The first lady in physics.
Chien-Shiung Wu was a pioneering Chinese American experimental physicist. Through her ground-breaking experiments, she not only radically changed the way scientists viewed the fundamental laws of the universe, but also changed our notion of a modern-day scientist.
From a very young age, Wu’s father, Zhong-Yi Wu, instilled in her a strong belief in the power of education and equality for females. Born in a small village near Shanghai, China, in 1912, Wu went to an elementary school founded by her father that promoted education for girls at a time when it was still uncommon for girls to go to school.1 She went on to graduate top of her class at the National Central University in Nanking and was encouraged by her female mentor, Dr Jing-Wei Gu, to continue her education in the United States. In 1936, Wu moved to the US, where she earned a doctorate in physics at the University of California, Berkeley and became a world leader in experimental physics, particularly in the field of beta decay.2
Beta decay occurs when an unstable atomic nucleus decays into a lower energetic configuration, emitting high energy particles such as an electron in the process.3 In 1956, upon learning of her extraordinary expertise in the subject, fellow Chinese American physicists Tsung-Dao Lee and Chen Ning Yang approached Wu for help in devising an experiment that would test their theory that the law of conservation of parity didn’t hold during beta decay. Forgoing her Christmas holidays and a long-awaited trip back to China, Wu and her collaborators performed the experiment that sent shockwaves through the physics community. Using radioactive cobalt at temperatures near absolute zero to show that the electrons ejected from cobalt as it decayed were biased in one direction, confirming the hypothesis that parity isn’t conserved in weak nuclear reactions.4 This led to a Nobel Prize for both Lee and Yang, while Wu’s pivotal experimental work didn’t receive the same level of recognition. She spoke out about the discrimination faced by female scientists later in her career, pondering “whether tiny atoms and nuclei, or the mathematical symbols, or the DNA molecules have any preference for either masculine or feminine treatment” .5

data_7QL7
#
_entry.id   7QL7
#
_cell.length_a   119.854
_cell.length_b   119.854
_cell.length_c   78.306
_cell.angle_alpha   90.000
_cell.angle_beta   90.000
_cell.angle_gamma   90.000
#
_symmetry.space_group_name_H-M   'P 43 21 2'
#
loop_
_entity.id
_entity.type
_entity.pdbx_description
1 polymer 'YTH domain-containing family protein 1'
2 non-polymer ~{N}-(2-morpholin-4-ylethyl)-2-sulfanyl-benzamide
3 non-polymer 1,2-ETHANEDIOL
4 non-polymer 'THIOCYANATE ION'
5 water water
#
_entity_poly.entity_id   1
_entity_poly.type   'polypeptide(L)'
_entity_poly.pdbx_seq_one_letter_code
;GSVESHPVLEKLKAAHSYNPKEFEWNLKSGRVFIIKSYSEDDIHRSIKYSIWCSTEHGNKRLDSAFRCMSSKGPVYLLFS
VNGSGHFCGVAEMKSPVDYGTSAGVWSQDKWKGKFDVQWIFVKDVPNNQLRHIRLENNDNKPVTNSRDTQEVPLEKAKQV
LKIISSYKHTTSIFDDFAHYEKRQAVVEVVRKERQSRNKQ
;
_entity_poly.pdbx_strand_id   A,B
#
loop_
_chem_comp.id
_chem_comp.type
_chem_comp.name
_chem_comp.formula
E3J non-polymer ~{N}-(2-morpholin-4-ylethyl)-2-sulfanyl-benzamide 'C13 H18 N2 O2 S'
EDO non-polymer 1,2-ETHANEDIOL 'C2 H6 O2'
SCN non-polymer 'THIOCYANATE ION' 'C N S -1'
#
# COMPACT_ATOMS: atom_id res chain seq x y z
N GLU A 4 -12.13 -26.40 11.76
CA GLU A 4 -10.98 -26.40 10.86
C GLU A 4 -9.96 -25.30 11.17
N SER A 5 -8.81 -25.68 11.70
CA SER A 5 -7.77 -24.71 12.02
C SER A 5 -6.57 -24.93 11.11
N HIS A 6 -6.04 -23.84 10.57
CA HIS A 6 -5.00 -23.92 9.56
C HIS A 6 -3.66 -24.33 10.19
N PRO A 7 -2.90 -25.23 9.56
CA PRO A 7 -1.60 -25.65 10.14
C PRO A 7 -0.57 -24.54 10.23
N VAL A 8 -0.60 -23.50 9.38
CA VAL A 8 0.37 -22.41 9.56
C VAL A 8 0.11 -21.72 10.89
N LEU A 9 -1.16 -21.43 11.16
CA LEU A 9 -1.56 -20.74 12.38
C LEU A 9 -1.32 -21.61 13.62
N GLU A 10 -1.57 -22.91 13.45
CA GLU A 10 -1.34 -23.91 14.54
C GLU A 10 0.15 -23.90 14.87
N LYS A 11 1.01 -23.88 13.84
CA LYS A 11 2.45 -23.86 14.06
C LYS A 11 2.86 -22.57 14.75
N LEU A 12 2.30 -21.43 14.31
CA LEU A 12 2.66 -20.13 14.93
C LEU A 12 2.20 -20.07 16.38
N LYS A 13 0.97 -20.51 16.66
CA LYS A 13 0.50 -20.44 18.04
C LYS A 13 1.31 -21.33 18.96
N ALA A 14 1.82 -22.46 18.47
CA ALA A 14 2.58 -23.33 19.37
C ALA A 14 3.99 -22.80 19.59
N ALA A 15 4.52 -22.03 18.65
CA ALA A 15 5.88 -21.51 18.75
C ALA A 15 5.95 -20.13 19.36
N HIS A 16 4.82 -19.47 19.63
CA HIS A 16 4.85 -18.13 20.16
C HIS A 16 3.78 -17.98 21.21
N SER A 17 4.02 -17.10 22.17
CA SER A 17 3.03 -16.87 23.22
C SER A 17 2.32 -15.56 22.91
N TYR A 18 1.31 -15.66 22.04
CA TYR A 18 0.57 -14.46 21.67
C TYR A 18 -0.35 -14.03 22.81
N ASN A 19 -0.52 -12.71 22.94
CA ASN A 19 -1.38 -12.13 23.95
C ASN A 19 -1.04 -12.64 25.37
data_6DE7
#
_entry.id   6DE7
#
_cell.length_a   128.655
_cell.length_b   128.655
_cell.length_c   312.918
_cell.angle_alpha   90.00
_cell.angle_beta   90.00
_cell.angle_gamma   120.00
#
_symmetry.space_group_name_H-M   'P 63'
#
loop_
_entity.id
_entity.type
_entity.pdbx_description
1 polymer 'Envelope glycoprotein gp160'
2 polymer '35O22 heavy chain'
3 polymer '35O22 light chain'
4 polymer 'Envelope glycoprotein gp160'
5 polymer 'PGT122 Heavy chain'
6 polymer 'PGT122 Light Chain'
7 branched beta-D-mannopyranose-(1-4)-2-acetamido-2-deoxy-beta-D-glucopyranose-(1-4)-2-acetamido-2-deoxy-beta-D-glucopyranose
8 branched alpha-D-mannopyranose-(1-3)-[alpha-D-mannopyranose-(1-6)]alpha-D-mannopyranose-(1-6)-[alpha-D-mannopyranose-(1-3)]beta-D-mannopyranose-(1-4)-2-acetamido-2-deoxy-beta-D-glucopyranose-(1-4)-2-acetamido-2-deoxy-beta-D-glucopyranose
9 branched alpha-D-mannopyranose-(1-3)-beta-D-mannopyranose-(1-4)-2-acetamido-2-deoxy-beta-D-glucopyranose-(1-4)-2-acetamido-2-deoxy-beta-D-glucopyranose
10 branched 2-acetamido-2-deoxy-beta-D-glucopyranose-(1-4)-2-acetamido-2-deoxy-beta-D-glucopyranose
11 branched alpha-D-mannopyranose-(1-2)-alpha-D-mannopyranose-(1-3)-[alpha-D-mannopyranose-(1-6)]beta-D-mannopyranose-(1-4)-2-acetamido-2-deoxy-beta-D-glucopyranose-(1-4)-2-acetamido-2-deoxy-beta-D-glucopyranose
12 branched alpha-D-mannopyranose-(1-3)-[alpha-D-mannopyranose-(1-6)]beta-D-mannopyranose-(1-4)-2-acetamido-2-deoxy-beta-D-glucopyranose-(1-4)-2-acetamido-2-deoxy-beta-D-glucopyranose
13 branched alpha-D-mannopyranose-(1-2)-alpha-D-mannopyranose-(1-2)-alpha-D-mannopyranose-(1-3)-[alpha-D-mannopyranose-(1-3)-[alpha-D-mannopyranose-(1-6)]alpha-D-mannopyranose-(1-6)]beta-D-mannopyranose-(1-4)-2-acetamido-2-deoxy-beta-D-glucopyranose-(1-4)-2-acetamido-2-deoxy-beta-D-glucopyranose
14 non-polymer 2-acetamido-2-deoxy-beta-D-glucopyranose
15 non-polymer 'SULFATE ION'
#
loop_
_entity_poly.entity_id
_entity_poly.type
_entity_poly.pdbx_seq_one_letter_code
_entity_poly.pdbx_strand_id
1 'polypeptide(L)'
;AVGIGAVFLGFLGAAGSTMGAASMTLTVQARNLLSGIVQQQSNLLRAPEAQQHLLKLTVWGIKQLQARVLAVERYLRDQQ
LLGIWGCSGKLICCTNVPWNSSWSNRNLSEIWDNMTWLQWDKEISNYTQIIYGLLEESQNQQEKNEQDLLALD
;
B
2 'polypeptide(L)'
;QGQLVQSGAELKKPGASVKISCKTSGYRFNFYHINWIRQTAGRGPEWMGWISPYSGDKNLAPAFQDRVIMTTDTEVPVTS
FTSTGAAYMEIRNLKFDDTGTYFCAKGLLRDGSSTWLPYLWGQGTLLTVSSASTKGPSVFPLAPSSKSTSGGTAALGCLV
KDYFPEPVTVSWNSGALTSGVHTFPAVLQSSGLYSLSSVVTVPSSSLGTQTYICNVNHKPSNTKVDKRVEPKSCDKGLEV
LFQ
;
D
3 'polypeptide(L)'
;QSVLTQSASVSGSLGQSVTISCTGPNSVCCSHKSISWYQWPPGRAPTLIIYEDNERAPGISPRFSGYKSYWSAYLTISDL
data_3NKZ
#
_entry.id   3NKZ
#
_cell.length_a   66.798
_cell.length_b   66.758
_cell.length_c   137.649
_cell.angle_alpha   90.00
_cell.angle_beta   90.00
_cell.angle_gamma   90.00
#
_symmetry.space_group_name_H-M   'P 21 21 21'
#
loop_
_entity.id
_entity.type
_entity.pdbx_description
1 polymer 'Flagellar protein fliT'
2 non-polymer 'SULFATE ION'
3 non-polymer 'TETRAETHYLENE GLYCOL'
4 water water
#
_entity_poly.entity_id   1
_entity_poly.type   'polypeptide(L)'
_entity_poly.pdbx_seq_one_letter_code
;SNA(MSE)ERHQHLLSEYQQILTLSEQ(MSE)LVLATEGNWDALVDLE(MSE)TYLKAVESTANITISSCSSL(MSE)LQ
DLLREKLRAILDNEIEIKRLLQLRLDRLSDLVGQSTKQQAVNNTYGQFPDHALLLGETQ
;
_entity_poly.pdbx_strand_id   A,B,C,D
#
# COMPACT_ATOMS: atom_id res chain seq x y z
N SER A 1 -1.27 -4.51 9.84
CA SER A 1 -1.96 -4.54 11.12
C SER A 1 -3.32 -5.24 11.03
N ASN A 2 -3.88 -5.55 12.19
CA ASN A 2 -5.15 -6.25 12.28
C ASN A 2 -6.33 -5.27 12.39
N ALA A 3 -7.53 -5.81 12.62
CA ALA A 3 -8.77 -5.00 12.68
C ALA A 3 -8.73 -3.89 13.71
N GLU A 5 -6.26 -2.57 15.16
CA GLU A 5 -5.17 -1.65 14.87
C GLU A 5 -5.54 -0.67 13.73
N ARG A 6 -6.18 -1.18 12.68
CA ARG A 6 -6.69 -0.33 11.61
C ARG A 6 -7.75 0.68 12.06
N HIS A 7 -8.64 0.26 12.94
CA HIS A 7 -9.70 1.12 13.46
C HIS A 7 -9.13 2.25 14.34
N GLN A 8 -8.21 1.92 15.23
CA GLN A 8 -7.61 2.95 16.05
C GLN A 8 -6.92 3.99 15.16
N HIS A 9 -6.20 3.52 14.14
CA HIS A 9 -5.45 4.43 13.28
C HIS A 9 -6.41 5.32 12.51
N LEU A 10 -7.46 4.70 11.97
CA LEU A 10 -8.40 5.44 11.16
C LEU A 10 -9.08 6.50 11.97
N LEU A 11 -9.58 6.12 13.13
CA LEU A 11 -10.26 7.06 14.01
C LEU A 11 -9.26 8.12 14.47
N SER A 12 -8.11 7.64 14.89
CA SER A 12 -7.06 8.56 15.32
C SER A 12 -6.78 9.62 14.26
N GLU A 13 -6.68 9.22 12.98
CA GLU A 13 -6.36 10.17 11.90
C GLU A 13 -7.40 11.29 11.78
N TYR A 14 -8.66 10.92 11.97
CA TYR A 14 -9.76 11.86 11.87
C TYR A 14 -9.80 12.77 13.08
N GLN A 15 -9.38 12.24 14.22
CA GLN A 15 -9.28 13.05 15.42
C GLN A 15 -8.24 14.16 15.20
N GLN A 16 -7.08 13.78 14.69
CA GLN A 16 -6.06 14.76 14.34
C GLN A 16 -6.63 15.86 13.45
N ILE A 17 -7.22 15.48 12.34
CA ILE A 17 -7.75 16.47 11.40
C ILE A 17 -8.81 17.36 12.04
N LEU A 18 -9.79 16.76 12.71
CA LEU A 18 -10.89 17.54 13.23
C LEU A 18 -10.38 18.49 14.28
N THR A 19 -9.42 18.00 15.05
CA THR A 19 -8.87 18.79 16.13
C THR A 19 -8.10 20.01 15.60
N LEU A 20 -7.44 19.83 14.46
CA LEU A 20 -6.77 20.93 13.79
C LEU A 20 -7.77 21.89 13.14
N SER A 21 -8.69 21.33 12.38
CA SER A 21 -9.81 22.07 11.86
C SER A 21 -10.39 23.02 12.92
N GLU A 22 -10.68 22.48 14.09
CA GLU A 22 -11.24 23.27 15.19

In her later years, Chien-Shiung Wu became an advocate on various social issues such as equal opportunities in STEM education for males and females. Wu also continued to be an influential figure in the world of physics until her retirement in 1981. She became the first female president of the American Physical Society and the first person to win the prestigious Wolf prize in 1978. Her textbook, Beta Decay, published in 1965, remains the standard reference book for the subject.
In 1997 at the age of 85, Wu died following a stroke.6 Her ashes were buried in the courtyard of the school founded by her father, which inspired and led her to become one of the greats of physics.
Nearly all of us have a preconceived image of what a world-renowned physicist should resemble. But often, this image doesn't reflect those like Chien-Shiung Wu, who labour tirelessly, passionately, and unacknowledged in the background. They're the invisible giants on whose shoulders current scientists stand. Therefore, stories like Wu's are important inclusions in the Science History Trail as they make the invisible seen, expanding our imaginations for the future generation of physicists.
Helen Geng is a third year student in the School of Physics. She is pursuing a PhD in Physics.
Artwork developed by Thomas Bell and Caroline Fox Drinkwater.